Dean’s Message

Published: April 14th, 2003

Category: News Briefs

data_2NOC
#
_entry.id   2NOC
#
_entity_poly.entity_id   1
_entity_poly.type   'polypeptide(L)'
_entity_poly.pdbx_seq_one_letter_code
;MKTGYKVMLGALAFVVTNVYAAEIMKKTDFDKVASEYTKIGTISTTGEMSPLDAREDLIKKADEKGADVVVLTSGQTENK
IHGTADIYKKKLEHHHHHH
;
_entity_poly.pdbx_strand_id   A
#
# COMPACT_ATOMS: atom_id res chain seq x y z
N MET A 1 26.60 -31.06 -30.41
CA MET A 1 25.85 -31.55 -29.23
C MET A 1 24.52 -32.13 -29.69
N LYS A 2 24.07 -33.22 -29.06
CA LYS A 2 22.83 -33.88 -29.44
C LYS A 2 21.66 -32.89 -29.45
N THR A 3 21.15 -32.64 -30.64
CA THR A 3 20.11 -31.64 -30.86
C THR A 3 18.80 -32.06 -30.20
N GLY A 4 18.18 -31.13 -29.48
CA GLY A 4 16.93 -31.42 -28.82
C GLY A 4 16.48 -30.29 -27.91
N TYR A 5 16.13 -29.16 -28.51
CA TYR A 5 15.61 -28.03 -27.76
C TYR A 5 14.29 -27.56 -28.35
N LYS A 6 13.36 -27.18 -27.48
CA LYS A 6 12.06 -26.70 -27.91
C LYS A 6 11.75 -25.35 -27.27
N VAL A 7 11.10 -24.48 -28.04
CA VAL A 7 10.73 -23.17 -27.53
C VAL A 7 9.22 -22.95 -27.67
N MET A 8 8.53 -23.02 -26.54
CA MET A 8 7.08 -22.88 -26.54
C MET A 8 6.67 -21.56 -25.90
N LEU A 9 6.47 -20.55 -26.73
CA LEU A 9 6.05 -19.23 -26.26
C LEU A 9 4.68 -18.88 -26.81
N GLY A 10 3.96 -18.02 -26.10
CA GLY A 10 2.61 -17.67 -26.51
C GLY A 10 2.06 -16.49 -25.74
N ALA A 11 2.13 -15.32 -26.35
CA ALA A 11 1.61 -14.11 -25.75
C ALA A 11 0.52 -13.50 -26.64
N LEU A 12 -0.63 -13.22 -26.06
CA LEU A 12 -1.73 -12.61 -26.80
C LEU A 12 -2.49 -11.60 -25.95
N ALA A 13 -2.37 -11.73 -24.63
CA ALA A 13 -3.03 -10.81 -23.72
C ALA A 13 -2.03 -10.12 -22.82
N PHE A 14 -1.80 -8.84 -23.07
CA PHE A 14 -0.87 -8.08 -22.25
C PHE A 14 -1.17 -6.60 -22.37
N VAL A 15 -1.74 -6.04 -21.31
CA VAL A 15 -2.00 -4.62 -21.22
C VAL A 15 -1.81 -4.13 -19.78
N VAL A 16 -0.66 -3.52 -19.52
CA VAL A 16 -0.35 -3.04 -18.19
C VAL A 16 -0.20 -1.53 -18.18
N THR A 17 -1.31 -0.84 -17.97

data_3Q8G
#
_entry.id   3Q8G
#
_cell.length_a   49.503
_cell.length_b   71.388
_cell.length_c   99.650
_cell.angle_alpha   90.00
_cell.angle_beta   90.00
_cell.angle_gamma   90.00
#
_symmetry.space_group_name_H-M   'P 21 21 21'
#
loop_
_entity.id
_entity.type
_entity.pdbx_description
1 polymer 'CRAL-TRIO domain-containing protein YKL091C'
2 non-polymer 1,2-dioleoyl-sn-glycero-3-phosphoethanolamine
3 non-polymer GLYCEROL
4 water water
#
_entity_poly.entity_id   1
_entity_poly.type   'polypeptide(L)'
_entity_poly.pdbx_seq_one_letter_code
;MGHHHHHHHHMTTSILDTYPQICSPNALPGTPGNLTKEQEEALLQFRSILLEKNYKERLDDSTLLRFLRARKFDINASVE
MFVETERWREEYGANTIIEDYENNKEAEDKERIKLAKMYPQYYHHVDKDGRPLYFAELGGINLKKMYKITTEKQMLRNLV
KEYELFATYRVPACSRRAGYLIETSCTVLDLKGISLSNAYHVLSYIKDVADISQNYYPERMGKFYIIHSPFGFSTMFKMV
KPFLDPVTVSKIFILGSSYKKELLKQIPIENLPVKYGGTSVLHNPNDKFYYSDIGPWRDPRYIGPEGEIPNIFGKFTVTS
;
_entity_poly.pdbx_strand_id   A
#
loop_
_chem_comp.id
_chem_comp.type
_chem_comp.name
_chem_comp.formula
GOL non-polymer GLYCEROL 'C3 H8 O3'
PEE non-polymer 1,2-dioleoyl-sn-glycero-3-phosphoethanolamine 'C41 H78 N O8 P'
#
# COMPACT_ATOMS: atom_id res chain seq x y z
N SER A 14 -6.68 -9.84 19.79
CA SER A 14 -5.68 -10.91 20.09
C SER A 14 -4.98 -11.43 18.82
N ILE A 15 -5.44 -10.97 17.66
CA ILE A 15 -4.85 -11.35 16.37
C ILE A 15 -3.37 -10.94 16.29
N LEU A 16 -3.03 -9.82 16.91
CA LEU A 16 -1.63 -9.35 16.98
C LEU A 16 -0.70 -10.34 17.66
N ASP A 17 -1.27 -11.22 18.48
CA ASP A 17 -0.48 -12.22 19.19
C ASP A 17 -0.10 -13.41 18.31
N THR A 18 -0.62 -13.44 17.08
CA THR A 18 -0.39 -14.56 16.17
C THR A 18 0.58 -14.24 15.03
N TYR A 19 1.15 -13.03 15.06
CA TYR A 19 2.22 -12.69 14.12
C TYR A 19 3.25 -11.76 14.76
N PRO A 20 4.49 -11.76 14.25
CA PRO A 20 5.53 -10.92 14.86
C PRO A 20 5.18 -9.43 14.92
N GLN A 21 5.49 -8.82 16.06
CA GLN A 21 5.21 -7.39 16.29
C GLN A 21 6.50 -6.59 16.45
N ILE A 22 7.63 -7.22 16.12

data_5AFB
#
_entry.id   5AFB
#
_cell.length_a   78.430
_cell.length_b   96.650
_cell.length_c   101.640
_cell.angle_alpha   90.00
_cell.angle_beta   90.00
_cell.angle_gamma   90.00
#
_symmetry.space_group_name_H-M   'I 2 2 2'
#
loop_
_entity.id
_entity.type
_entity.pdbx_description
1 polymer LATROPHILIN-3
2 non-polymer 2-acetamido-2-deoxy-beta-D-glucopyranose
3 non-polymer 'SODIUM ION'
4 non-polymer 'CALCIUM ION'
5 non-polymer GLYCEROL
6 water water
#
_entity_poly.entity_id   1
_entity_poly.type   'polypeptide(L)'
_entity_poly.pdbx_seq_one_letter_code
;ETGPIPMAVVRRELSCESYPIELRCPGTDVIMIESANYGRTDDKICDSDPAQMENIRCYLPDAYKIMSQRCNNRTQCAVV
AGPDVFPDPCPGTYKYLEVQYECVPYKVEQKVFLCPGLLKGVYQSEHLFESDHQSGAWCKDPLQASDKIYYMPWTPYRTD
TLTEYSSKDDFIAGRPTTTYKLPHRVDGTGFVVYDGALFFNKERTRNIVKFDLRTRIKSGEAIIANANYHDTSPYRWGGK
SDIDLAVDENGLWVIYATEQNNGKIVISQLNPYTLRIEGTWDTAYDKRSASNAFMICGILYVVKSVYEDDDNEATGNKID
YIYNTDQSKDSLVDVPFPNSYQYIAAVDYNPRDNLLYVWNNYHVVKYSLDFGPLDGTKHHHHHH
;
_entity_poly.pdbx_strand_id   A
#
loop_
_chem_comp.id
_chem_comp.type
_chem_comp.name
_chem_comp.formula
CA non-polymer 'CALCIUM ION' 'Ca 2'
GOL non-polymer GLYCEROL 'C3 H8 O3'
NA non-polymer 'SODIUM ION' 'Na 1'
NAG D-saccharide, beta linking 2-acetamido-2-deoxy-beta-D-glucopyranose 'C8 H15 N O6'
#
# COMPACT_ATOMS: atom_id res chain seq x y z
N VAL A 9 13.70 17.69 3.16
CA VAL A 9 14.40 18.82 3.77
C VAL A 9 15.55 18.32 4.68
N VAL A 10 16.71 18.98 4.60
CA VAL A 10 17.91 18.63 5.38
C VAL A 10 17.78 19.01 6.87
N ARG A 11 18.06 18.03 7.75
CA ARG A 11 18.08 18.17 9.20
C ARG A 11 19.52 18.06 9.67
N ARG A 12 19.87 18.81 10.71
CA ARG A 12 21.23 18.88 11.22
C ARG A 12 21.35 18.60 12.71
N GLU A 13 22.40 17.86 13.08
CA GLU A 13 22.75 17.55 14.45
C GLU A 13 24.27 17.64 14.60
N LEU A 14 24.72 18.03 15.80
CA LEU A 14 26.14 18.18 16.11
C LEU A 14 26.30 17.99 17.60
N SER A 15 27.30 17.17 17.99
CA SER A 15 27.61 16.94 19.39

Two recent surveys — Leiter and U.S. News & World Report — confirm the UF College of Law’s status as a top law school in America and among the very best in the Southeast. This is good news, though I have always felt — and still do — that we are underrated in national rankings. I am optimistic, however, that the synergy created by our hiring this year of an extraordinary group of new faculty, the continuing excellence of our current faculty, and the possibilities soon to be presented by new, state-of-the-art facilities will help our reputation catch up to our reality. For now — thanks to your combined efforts and the superior quality of our faculty and student body — we are firmly in the top tier and getting better each year. To summarize: • Brian Leiter of the University of Texas has posted the 2003-04 Ranking of Law Faculty Quality online at rankings/rankings03.html. It rates law schools according to “faculty quality,” as measured by a survey of 150 leading legal academics (including UF law professors Christopher Slobogin and Barbara Bennett Woodhouse). The Levin College of Law is listed among five other “runners-up to the top 40.” • Our U.S. News numbers continue to improve. We were ranked 13th in selectivity (acceptance rate) — the fourth most selective public law school nationwide — 23rd in GPA, 39th both in student/faculty ratio and peer reputation, and 45th overall. • U.S. News ranks us first in diversity among other top tier schools — 15th overall — in the Southeast, and 30th in the nation. • In the eight states comprising the Southeast, law schools ranked in the top 50 both in Leiter and U.S. News are UF and North Carolina — the only two public institutions — Tulane, Vanderbilt, Duke and Emory. Rankings of educational institutions are not always reliable, regardless of formulas used, but they do help measure our progress. They also point to areas where we need to work harder, such as in our bar passage rate. Efforts to improve other statistics — our student/faculty ratio, expenditures for students and “at graduation” hiring rate — are underway. The first two should improve with additional faculty hires and more resources. Lower numbers in the third are primarily due to the UF College of Law being one of the few schools in the country with two graduating classes, since employment figures for December graduating classes typically don’t catch up to those for fall graduates until 6-9 months after graduation. Our strategic plan calls for eliminating the spring class after 2005, which should dramatically improve this rating. The bottom line is that the Levin College of Law is firmly in the top 25 percent of the nation’s 185 ABA-accredited law schools, and at the very top in the Southeast. We are proud of this accomplishment and national recognition of the quality of our diverse student body and effectiveness of our faculty and programs. It assures us that we are progressing toward our goal of becoming one of the nation’s top 10 public colleges of law, and helps us focus on what we need to do to make this happen. Finally, please note that rankings are not the only indicators of our progress and success. Applications are up, students and faculty are excelling at national levels, and our alumni are more active than ever before in their support. We all can take pride in these accomplishments, and what they promise for the future. — Dean Jon Mills

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